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The Word's Worth

Братство: brotherhood, fraternity

Scrolling through my local cinema listings, I caught sight of the new film by Pavel Lungin called Братство. The title literally means “brotherhood,” although the English version is called “Leaving Afghanistan,” presumably for movie-going clarity. But братство is a good word to convey the notion of a group of men who share a sense of commitment to each other and to a cause.

Just like, I thought, women have the word sisterhood, which in Russian is… hmm… it’s… well, let me think about it… well… it’s… not used much.

There is the word сестринство (literally sisterhood), but it was almost never used, even in literary Russian, until it was remembered by Russian-speaking feminists who were reading a lot of Western literature about the Movement. So now you can find websites like this: Сестринство – это компания обычных женщин, которые хотят изменить что-то в своём мире (Sisterhood is a group of ordinary women, who want to change something in their world).

Although there is no problem translating words for formal, organized groups like организация (organization) or объединение (association), the subject of informal or loose groups of people is a minefield for Russian-English translators. Here I think the English to Russian folks have the short end of the stick — or rather the sharp and heavy end of the stick that they want to use to bash everyone over the head who talks about “communities.”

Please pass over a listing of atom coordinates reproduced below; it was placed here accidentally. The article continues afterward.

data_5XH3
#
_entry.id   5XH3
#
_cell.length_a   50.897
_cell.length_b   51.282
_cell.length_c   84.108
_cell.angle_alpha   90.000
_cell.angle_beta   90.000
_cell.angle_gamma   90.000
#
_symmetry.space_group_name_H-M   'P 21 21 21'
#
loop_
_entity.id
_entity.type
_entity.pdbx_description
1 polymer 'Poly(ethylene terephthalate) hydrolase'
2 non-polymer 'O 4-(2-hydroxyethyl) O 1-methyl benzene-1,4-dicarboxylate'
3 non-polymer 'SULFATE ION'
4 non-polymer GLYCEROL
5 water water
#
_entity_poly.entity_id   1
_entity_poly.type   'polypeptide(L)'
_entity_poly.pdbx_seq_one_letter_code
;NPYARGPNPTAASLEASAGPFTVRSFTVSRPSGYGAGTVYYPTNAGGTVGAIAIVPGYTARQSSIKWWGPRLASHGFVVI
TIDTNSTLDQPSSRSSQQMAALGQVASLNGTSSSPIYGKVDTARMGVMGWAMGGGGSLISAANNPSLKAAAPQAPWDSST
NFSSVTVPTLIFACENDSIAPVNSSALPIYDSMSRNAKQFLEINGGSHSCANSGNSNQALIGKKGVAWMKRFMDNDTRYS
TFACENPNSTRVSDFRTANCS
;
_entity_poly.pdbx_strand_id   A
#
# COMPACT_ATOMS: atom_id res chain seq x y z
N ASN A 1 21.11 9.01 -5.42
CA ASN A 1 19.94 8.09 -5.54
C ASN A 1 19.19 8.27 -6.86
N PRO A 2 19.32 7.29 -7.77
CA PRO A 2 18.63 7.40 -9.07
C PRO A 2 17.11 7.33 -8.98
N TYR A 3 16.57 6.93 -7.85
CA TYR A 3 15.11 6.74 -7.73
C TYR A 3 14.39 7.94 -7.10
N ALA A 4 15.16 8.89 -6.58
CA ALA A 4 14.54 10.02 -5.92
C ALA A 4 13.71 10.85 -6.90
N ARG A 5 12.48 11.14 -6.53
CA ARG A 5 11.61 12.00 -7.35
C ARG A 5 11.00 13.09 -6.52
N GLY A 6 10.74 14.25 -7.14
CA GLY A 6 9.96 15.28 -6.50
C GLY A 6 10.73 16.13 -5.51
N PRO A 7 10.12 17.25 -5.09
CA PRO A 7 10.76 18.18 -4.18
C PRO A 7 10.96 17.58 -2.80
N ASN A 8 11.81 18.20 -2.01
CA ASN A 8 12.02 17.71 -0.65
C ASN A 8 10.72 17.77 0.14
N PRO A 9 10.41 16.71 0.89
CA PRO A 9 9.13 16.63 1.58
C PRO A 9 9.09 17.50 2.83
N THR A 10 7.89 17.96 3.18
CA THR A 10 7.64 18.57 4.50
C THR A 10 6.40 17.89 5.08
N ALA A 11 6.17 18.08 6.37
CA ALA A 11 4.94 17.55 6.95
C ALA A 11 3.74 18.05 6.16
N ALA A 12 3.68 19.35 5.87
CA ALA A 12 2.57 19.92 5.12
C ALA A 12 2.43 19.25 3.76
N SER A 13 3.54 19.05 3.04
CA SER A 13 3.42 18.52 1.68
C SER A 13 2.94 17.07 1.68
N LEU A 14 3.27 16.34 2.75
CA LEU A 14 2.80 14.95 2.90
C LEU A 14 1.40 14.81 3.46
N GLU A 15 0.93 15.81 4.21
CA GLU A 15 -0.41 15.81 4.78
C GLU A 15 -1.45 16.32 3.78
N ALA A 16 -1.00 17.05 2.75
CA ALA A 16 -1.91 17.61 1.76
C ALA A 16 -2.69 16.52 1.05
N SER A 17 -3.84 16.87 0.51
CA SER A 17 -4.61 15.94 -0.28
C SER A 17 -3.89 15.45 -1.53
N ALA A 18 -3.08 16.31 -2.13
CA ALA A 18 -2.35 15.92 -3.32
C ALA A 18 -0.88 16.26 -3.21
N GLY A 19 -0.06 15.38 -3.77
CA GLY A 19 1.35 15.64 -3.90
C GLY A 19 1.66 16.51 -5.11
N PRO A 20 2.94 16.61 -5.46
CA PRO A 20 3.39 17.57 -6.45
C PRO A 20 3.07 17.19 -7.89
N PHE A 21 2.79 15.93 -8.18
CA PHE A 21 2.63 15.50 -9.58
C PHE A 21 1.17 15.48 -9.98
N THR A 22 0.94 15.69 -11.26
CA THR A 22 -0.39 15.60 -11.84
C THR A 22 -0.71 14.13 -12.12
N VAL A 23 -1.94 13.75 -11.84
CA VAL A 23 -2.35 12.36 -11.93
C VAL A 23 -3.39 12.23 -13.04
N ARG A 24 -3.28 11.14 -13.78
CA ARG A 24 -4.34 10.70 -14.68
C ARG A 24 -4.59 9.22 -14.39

But for now, let’s just look at the options Russian gives us.

If you are talking about religious orders, it’s possible to use the terms братство for a group of men and сестричество for a group of women, but this is quite specific usage that can be a bit confusing. When used to describe a religious order in the West, it usually means a monastery or group of monks: Пиво называется La Trappe в честь французской деревни, в которой в 1098 году и зародИлось Бенедиктинское братство (The beer is called La Trappe in honor of the French village where in 1098 the Benedictine Brothers were founded). When used to describe a religious group in Orthodox Christianity, it is a lay group: Сестричества, как правило, занимаются социальной работой при медицинских учреждениях, их члены называются сёстрами милосердия (Women’s orders, as a rule, carry out social work in medical facilities and their members are called sisters of charity).

In non-religious contexts, братство, however, can be applied to any group of people united by some kind of shared value. It’s the word you use when quoting the French revolutionaries: свобода, равенство и братство (liberté, égalité, fraternité, that is, liberty, equality, fraternity). In other contexts, you might choose different words in English: Он испытал чувство братства ко всему слабому и бедному, живущему в мире (He felt a sense of kinship with every weak and poor person living in this world). Cоциализм выражает мысль о братстве народов и братстве людей (Socialism expresses the notion of unity of nations and people).